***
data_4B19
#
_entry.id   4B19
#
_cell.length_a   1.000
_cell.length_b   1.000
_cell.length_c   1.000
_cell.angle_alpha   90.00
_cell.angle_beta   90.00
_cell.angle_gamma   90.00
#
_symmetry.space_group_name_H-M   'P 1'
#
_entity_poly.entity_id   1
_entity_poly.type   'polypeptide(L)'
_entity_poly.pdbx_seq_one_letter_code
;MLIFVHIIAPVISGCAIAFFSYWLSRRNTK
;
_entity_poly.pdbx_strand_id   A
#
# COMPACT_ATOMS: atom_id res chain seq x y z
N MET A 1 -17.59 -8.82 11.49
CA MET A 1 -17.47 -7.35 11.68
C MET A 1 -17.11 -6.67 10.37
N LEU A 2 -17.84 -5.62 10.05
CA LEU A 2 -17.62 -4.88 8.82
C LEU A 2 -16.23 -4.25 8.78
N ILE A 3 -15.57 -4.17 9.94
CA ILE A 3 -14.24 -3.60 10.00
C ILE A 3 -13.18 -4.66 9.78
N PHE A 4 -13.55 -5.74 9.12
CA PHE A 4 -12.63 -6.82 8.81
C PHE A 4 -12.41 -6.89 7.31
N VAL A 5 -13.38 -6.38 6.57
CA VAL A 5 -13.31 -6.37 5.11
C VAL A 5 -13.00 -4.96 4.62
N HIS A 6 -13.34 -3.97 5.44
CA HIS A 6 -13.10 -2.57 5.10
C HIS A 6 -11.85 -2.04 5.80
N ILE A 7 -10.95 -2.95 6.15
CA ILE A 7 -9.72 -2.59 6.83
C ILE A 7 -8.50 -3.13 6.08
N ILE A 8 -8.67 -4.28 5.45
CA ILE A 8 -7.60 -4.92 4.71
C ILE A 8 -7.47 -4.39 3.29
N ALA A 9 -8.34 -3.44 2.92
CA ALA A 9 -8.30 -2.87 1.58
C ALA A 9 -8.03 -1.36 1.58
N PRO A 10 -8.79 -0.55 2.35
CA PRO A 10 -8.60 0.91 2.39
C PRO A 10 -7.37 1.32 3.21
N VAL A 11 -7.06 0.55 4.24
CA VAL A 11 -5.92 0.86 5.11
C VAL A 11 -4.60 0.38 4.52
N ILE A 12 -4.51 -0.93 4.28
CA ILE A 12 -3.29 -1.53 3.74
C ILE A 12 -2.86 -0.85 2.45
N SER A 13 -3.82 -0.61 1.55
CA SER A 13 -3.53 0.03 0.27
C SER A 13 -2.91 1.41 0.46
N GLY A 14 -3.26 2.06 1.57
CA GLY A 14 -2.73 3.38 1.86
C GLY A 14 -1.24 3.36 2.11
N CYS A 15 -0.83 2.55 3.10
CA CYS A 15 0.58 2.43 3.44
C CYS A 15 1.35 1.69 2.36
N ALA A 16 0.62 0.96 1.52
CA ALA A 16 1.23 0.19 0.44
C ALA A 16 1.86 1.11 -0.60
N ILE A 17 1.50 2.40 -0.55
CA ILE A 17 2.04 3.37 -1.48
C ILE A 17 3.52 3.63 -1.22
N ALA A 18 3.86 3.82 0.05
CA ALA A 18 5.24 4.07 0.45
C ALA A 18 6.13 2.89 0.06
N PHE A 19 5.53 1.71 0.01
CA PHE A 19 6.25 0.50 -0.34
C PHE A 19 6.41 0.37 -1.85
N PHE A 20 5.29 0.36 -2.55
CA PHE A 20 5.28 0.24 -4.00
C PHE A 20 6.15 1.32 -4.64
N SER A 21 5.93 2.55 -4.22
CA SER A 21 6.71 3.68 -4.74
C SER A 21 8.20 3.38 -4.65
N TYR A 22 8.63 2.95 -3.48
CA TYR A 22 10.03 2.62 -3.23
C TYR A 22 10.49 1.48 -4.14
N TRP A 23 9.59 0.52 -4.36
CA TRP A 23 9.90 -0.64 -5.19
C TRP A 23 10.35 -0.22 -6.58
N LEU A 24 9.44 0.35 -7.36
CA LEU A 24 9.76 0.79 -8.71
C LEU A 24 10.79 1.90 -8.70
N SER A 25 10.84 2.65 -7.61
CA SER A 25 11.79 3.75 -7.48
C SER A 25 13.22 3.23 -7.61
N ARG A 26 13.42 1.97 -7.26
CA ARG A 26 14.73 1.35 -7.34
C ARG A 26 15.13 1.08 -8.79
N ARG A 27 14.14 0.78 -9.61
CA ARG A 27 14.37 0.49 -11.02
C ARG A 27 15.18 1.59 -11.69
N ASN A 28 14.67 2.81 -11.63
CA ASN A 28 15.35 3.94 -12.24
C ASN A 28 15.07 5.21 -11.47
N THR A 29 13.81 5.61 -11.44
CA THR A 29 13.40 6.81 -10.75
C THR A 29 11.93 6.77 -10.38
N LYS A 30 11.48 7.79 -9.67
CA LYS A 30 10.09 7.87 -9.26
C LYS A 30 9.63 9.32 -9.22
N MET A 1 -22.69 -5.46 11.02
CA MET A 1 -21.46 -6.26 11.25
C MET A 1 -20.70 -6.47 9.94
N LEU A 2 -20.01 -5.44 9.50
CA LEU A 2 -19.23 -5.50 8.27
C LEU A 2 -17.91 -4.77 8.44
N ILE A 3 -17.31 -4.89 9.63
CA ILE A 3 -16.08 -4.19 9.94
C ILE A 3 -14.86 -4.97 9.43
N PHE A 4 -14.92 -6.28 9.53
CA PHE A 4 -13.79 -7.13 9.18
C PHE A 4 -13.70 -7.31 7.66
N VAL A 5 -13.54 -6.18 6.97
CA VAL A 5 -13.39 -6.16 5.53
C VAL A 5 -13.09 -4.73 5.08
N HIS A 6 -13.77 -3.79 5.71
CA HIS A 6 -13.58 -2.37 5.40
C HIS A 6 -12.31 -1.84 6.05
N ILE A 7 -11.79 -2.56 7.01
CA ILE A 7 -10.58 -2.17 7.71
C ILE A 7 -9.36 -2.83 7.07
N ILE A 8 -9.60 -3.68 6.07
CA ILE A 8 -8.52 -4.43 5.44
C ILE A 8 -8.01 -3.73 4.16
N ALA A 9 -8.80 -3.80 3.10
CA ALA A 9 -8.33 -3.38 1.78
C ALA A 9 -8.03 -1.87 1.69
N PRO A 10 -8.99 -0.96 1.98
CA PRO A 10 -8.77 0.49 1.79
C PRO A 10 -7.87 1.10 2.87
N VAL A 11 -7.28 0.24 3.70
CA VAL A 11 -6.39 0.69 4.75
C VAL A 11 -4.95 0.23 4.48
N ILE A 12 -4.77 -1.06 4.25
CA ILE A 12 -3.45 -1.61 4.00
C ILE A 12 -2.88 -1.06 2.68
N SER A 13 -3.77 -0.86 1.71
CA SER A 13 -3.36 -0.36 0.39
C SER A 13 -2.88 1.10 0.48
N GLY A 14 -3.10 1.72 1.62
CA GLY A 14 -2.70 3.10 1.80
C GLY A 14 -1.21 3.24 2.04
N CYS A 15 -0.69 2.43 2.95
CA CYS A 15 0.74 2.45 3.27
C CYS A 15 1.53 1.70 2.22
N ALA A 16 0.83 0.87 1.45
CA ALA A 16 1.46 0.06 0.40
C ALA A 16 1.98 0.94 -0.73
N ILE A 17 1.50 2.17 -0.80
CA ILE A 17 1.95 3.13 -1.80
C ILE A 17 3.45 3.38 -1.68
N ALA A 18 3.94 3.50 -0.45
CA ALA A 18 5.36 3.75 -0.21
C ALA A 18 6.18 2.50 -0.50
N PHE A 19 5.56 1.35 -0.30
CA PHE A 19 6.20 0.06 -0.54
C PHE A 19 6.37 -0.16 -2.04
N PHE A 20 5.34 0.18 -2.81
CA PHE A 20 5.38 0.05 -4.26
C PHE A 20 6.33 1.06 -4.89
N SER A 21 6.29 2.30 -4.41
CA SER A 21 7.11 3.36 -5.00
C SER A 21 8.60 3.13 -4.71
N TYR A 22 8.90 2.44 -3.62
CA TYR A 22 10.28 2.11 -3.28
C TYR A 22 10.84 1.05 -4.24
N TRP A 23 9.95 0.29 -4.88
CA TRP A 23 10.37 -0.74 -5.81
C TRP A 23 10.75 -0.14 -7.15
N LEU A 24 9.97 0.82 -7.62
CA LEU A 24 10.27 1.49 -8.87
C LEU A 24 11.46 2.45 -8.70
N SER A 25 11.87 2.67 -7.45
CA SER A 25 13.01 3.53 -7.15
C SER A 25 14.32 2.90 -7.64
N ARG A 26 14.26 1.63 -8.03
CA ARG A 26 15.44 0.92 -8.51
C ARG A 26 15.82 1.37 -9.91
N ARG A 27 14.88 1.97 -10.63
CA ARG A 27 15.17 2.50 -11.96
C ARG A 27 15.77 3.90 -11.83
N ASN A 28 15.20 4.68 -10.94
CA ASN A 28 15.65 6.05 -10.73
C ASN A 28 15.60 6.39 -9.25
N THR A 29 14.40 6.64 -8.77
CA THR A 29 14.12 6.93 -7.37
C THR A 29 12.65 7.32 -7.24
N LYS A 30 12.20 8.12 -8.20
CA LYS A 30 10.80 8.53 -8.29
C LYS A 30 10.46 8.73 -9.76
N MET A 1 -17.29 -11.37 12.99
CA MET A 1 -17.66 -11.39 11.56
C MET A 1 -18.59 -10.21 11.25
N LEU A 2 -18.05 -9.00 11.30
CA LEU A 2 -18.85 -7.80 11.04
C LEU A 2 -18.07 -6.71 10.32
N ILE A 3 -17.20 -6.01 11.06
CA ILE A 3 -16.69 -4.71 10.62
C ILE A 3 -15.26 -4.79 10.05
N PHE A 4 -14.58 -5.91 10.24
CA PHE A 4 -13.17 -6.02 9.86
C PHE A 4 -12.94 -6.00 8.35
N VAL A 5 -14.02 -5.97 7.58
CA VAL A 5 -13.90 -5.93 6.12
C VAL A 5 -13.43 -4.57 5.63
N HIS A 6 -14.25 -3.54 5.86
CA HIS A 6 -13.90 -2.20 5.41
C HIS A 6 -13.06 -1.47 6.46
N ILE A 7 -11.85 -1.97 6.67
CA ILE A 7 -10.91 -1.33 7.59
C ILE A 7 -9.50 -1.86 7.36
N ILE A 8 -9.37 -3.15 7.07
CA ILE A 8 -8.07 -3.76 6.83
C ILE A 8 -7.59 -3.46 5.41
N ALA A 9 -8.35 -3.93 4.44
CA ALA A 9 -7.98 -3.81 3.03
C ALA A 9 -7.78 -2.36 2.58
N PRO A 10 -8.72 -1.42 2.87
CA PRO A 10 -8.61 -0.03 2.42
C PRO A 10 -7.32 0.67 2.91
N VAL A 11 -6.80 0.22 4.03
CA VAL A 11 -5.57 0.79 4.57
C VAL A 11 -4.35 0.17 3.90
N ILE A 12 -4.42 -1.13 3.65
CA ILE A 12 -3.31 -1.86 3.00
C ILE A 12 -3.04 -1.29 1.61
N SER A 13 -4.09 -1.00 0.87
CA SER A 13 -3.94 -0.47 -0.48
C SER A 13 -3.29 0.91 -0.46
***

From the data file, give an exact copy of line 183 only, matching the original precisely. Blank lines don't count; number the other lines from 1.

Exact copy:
C LEU A 24 11.46 2.45 -8.70